A gay widower is taking the Hong Kong government to court over its refusal to recognise him as his partner’s surviving spouse. The decision prevented the widower from identifying his spouse’s body and from attending to administrative arrangements as a next-of-kin without having authorisation from the spouse’s mother.
Edgar Ng, who took his own life in early December, had brought two other judicial review proceedings against the government seeking equal rights for non-heterosexual couples. One case involved a rule that prevented him from living with his husband Henry Li Yik-ho in a government-subsidised flat they bought together a year after they married in the UK in 2017. The other case was related to intestate inheritance laws.
Three months before his death, the High Court handed down a judgement in favour of Ng, stating that same-sex married couples can inherit the estate of their spouse without a will. The government is currently appealing against the judgement.
But last December 7, Ng, who long suffered from depression, sent Li – the applicant in the present case – a final WhatsApp message asking him to scatter his ashes into the sea. He then took his life at home.
Li has been unable to carry out Ng’s final wishes, as his status as a same-sex spouse is not recognised under existing laws governing the administrative arrangements after a person’s passing: “Edgar’s mother is now demanding that I be excluded from the scattering of Edgar’s ashes, and that I move out from our matrimonial home,” Li told HKFP on Monday.
A government forensic pathologist told Li a day after his partner’s death that, because their marriage was not recognised in Hong Kong, he could not be designated as the “official identifier” of Ng’s body without authorisation from Ng’s mother.
“This was particularly hurtful and offensive to the Applicant,” read an application for leave to apply for judicial review submitted to the High Court on Monday afternoon. “The Forensic Pathologist’s statement demeaned, disrespected and diminished the dignity of the marriage between the Applicant and his husband.”
Ng’s mother – who met the pathologist along with Li at the time – authorised him to be the official identifier and to deal with Ng’s after-death arrangements, according to the court document acquired by HKFP.
Li was also prevented from making an application for a waiver of the autopsy of his spouse’s body at the Coroner’s Court at West Kowloon Law Courts, unless it was made jointly with Ng’s mother and his younger brother, the document read.
Li’s relationship with the mother deteriorated in the days that followed. Li’s family was disinvited from the funeral mass, the document read, and – in January – she informed him in a WhatsApp message that she had revoked her authorisation for him to deal with Ng’s after-death arrangements.
She also requested that Li return all relevant documents and personal possessions relating to her deceased son, which included Ng’s bank and MPF documents, identification card, mobile phone, keys, and condolence money received at the funeral.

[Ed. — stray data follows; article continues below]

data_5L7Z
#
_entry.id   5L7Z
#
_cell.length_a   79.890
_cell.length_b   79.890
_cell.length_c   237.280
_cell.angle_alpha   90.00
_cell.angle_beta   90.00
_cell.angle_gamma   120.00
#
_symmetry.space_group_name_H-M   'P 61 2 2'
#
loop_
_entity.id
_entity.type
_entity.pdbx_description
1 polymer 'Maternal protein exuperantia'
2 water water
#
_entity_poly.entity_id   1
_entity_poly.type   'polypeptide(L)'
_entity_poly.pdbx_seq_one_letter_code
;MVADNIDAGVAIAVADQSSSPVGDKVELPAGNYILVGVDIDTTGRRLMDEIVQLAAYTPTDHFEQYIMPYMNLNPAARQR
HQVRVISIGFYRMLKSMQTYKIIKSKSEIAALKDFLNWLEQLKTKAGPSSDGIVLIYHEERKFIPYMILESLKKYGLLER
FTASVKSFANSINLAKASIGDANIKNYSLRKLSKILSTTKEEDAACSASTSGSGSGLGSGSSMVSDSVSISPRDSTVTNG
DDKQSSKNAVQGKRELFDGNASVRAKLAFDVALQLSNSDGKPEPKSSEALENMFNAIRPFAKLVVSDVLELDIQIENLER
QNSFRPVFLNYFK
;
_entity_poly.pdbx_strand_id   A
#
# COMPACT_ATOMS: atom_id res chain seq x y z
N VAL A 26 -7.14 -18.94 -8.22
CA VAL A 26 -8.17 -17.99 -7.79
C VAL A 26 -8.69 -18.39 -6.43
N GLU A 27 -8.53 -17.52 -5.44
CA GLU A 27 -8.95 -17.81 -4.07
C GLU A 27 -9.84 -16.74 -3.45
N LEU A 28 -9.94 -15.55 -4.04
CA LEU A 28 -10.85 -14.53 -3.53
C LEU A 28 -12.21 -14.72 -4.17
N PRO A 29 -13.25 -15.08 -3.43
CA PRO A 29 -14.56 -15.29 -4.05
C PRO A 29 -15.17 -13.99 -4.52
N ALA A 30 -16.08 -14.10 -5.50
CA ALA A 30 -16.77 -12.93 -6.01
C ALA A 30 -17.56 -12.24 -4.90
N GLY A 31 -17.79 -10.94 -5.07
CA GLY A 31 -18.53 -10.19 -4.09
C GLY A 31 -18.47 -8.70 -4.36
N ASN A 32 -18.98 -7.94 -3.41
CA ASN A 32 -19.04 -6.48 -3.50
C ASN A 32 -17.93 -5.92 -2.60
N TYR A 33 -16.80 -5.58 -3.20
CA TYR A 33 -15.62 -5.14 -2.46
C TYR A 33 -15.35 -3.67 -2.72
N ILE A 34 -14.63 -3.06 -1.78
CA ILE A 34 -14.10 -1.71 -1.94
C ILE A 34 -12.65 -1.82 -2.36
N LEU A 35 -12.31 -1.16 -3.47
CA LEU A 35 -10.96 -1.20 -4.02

“[I feel] deeply hurt, but hopeful for justice to be done,” Li said over text message with HKFP. “When your spouse dies, you expect dignity for your spouse and yourself. You expect that you will be allowed and empowered to carry out your duties to your spouse such as identifying their body, arranging their funeral, and arranging their cremation or burial.”
“All of these rights are protected by law but they are denied to married same-sex couples. This kind of discrimination is not acceptable in our society,” he said.
Li argued in the case that the term “spouse” under various legal provisions administering the disposal of the dead – such as the Coroners Ordinance and the Coroners Rules, as well as policies of the Forensic Pathology Service – should include same-sex spouses who legally married overseas.
The government’s refusal to recognise him as the spouse of a deceased person and the decision to bar him from identifying Ng’s body were unconstitutional and contrary to the Basic Law and the Hong Kong Bill of Rights, Li’s application to the court stated. He has applied for legal aid.
“Mourning the loss of a spouse is undoubtedly one of the most difficult times in one’s life,” read a statement accompanying the case. “Many same-sex widows and widowers not only lost their loved ones, but they also lost their homes or the opportunity to make after-death arrangements for their loved ones, simply because the law currently does not protect LGBT+ people such as the Applicant. In view of this, the Applicant is filing this judicial review in order to continue his husband’s legacy in pursuing LGBT+ equality in Hong Kong.”
Li is also in the process of applying to be the applicant in place of his late husband in order to carry on with the other two judicial review cases, “as Edgar would have wanted me to,” he said.
There are are no laws forbidding discrimination on the grounds of sexual orientation and gender identity in Hong Kong. However, last March, the government’s policy of denying legally married same-sex couples the right to apply for public housing was found to be unconstitutional by the High Court. And in 2018, the city’s highest court ruled that immigration authorities must grant same-sex partners spousal visas, just as they do for heterosexual couples.
If you are experiencing negative feelings, please call: The Samaritans 2896 0000 (24-hour, multilingual), Suicide Prevention Centre 2382 0000 or the Social Welfare Department 2343 2255. The Hong Kong Society of Counselling and Psychology provides a WhatsApp hotline in English and Chinese: 6218 1084. See also: HKFP’s comprehensive guide to mental health services in Hong Kong